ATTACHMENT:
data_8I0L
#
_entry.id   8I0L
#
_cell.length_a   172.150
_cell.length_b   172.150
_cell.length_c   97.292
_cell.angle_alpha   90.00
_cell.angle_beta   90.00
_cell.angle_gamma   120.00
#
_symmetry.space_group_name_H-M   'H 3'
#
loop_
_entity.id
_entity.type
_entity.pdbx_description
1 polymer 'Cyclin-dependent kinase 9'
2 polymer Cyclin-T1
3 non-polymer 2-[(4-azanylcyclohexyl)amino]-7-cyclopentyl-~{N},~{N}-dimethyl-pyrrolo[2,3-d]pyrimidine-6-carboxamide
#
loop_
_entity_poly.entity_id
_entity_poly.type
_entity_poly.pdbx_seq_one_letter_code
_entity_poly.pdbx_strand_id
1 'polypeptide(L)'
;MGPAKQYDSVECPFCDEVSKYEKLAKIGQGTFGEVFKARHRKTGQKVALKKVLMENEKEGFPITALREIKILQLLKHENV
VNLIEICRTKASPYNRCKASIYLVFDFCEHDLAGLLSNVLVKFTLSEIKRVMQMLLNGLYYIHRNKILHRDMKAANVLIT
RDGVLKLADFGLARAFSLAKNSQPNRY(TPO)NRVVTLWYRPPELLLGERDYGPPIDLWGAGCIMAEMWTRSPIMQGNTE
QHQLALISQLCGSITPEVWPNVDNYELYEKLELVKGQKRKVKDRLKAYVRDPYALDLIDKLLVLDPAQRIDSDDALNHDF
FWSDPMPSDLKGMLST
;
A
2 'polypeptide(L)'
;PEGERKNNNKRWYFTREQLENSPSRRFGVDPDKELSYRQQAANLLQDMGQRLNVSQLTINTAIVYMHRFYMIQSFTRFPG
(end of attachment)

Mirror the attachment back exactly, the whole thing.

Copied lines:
data_8I0L
#
_entry.id   8I0L
#
_cell.length_a   172.150
_cell.length_b   172.150
_cell.length_c   97.292
_cell.angle_alpha   90.00
_cell.angle_beta   90.00
_cell.angle_gamma   120.00
#
_symmetry.space_group_name_H-M   'H 3'
#
loop_
_entity.id
_entity.type
_entity.pdbx_description
1 polymer 'Cyclin-dependent kinase 9'
2 polymer Cyclin-T1
3 non-polymer 2-[(4-azanylcyclohexyl)amino]-7-cyclopentyl-~{N},~{N}-dimethyl-pyrrolo[2,3-d]pyrimidine-6-carboxamide
#
loop_
_entity_poly.entity_id
_entity_poly.type
_entity_poly.pdbx_seq_one_letter_code
_entity_poly.pdbx_strand_id
1 'polypeptide(L)'
;MGPAKQYDSVECPFCDEVSKYEKLAKIGQGTFGEVFKARHRKTGQKVALKKVLMENEKEGFPITALREIKILQLLKHENV
VNLIEICRTKASPYNRCKASIYLVFDFCEHDLAGLLSNVLVKFTLSEIKRVMQMLLNGLYYIHRNKILHRDMKAANVLIT
RDGVLKLADFGLARAFSLAKNSQPNRY(TPO)NRVVTLWYRPPELLLGERDYGPPIDLWGAGCIMAEMWTRSPIMQGNTE
QHQLALISQLCGSITPEVWPNVDNYELYEKLELVKGQKRKVKDRLKAYVRDPYALDLIDKLLVLDPAQRIDSDDALNHDF
FWSDPMPSDLKGMLST
;
A
2 'polypeptide(L)'
;PEGERKNNNKRWYFTREQLENSPSRRFGVDPDKELSYRQQAANLLQDMGQRLNVSQLTINTAIVYMHRFYMIQSFTRFPG